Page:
The major advantage of OTC is that ovarian stimulation is not required, avoiding its potential complications, such as OHSS and delay in cancer development. Additionally, OTC does not require sexual maturity, making it a suitable option for pre-pubertal girls. While OTC is still considered investigational at some institutions, it fulfills the criteria for an "established method" (13). In December 2019, the Practice Committee of the American Society of Reproductive Medicine stated that OTC should no more be considered experimental/investigational, and it is an acceptable technique to be offered to patients seeking FP (14, 15).
However, autotransplantation of ovarian tissue from patients with particular types of cancers is associated with the risk of recurrent malignant disease due to the reintroduction of cancer cells (16). Besides, avascular grafting is associated with an increased risk of post-grafting ischemia and follicle atresia. On the other hand, in orthotopic transplantation, pregnancy can occur due to ovulation from the remaining ovary instead of grafted ovarian tissue (17).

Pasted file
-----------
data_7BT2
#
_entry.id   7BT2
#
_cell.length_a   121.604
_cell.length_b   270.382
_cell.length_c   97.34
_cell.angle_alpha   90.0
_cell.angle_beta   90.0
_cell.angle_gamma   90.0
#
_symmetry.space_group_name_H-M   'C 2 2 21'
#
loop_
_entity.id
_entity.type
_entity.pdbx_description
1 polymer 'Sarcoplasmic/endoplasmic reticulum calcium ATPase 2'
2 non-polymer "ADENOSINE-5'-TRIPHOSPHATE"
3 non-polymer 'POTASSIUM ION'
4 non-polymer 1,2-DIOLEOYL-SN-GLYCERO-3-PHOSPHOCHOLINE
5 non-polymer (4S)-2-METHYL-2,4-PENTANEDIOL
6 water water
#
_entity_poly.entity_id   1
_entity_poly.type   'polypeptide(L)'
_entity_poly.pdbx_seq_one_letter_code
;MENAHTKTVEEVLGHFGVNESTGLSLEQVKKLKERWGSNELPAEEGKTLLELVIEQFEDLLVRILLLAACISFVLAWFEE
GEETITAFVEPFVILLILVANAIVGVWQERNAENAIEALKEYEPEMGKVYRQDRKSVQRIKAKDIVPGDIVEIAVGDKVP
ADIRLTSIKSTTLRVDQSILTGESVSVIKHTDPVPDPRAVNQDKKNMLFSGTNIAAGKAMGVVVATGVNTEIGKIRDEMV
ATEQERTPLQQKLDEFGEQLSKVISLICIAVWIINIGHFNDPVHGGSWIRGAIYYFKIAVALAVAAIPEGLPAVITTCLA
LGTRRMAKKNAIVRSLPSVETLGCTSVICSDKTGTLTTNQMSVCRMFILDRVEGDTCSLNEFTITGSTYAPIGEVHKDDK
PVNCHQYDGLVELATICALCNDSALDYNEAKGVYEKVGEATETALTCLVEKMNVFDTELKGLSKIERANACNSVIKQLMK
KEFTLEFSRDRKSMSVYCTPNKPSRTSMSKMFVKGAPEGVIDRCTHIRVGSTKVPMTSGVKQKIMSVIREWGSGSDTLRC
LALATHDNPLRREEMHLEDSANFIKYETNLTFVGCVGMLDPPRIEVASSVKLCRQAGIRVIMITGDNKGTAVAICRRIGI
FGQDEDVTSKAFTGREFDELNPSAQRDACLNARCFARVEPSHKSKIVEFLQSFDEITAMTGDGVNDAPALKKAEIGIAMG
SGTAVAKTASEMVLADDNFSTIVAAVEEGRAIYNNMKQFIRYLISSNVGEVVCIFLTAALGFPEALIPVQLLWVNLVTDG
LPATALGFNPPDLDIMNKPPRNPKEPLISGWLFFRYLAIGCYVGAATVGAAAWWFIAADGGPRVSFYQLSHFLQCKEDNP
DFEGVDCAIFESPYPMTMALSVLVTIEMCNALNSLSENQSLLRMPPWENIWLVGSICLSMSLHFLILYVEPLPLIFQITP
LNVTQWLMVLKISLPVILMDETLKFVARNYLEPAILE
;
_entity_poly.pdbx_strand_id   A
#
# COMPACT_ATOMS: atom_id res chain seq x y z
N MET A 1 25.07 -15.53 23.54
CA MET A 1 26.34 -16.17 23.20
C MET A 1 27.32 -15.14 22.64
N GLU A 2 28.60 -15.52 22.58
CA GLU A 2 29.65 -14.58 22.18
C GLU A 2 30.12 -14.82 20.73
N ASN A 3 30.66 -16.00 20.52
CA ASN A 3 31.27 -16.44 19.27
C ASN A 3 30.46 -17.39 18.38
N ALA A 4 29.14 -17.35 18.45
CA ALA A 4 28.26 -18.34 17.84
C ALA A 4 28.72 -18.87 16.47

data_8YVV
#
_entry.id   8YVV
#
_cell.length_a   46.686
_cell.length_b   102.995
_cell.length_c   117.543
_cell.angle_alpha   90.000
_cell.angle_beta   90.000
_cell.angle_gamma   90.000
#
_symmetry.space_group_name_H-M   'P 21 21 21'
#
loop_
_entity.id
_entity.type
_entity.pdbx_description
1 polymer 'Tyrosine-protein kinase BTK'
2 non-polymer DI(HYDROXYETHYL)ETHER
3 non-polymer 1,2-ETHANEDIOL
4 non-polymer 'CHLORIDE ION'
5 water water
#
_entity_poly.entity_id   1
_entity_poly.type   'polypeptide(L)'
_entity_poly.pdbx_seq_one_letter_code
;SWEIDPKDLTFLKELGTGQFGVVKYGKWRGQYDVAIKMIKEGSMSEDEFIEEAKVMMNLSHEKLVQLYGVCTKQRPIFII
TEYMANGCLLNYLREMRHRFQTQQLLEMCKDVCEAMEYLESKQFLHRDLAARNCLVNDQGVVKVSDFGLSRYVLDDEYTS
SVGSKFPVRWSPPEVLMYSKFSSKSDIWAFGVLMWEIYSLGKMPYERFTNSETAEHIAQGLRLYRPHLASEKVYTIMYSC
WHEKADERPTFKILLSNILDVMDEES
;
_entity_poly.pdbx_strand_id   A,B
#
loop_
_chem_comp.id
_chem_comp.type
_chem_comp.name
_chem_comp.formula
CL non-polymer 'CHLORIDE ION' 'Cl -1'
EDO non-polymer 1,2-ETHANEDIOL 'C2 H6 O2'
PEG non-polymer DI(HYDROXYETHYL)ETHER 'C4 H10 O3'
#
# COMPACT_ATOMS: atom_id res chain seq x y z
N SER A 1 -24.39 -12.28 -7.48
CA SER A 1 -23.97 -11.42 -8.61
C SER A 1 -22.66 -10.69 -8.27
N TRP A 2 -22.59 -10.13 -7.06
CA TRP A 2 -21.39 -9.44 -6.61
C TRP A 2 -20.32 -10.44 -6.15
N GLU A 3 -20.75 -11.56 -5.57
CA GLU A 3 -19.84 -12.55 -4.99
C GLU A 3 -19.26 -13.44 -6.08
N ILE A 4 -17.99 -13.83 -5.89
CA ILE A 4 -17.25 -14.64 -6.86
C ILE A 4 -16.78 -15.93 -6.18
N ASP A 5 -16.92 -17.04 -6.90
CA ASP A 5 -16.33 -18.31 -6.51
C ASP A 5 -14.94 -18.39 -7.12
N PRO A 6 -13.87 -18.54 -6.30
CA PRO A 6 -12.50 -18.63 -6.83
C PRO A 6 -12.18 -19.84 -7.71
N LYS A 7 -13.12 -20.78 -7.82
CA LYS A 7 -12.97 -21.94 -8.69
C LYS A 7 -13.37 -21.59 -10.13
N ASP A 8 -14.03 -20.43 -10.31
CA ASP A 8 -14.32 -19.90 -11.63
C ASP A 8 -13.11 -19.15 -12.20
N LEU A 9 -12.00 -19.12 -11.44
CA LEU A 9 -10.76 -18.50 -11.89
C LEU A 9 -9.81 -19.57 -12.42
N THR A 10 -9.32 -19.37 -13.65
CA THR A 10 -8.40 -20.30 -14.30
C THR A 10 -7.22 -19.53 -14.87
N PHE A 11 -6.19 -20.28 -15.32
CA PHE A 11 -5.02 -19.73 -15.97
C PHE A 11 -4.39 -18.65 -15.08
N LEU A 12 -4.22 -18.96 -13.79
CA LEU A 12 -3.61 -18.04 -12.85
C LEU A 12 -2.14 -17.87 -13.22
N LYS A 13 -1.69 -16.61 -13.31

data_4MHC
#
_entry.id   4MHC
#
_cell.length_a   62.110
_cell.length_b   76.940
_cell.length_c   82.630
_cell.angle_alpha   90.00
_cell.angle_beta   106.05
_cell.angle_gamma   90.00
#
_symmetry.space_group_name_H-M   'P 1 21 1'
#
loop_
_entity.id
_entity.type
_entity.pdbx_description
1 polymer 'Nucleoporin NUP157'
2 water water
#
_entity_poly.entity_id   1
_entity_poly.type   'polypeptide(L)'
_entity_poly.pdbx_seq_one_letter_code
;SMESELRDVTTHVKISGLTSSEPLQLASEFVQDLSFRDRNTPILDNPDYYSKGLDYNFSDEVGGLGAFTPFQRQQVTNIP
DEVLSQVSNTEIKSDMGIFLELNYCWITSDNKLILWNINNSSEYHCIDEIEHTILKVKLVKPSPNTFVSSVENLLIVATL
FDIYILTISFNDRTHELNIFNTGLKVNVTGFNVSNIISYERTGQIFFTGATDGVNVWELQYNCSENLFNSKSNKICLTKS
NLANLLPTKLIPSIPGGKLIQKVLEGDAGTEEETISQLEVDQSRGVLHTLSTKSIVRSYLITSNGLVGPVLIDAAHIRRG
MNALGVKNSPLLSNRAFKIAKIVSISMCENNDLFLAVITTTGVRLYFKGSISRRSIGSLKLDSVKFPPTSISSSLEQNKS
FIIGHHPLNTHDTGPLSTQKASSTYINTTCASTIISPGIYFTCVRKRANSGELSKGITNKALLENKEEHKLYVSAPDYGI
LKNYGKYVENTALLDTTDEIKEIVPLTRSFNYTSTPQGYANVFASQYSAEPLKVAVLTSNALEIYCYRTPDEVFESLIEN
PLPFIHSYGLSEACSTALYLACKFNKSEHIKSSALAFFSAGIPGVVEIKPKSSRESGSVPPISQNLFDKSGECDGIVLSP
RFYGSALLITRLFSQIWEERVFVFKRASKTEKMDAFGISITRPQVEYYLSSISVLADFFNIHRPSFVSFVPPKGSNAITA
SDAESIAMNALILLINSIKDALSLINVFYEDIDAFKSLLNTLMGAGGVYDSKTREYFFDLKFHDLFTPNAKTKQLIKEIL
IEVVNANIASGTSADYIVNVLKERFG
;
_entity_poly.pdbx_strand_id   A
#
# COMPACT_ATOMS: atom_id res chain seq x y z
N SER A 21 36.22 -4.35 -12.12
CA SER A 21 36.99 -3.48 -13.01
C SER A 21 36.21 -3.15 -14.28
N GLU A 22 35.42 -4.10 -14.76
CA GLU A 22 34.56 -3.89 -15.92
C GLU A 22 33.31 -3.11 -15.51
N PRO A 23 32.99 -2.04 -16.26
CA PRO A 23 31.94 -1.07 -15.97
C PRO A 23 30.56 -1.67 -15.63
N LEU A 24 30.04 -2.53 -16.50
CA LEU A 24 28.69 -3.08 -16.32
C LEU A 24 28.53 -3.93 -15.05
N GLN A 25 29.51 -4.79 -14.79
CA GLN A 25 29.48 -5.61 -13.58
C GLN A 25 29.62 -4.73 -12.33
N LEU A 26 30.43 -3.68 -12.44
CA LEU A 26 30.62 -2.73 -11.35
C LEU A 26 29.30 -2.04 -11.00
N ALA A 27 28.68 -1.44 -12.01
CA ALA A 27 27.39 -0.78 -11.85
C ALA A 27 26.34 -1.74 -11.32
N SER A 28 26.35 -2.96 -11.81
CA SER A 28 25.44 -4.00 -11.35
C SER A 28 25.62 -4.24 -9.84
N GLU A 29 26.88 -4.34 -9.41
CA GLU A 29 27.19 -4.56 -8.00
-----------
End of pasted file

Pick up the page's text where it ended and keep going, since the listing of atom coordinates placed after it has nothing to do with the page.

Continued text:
IVM of oocytes is another method that does not require ovarian stimulation; however, it is still commonly considered an experimental approach. IVM was first offered to women with polycystic ovary syndrome (PCOS) or poor ovarian reserve who were at OHSS risk following gonadotropin stimulation (18). IVM approach involves the collection of immature oocytes from ovarian antral follicles with minimal or no stimulation, followed by their subsequent maturation in vitro. IVM can be done at the time of oocyte retrieval, or immature oocytes may be immediately cryopreserved for maturation at later stages. However, the number of reported live births after IVM oocyte cryopreservation is very limited.
Given the importance of FP decision-making for cancer potions, especially in PAYA, several guidelines and clinical recommendations have been developed in this context. However, recent studies have reported that most PAYA with cancer and their families did not receive acceptable and satisfying consultation from their healthcare professionals. In particular, they were not always informed about the impact of treatments on their future fertility, available options to preserve their chance to have their child in the future, and alternative family planning (19-21).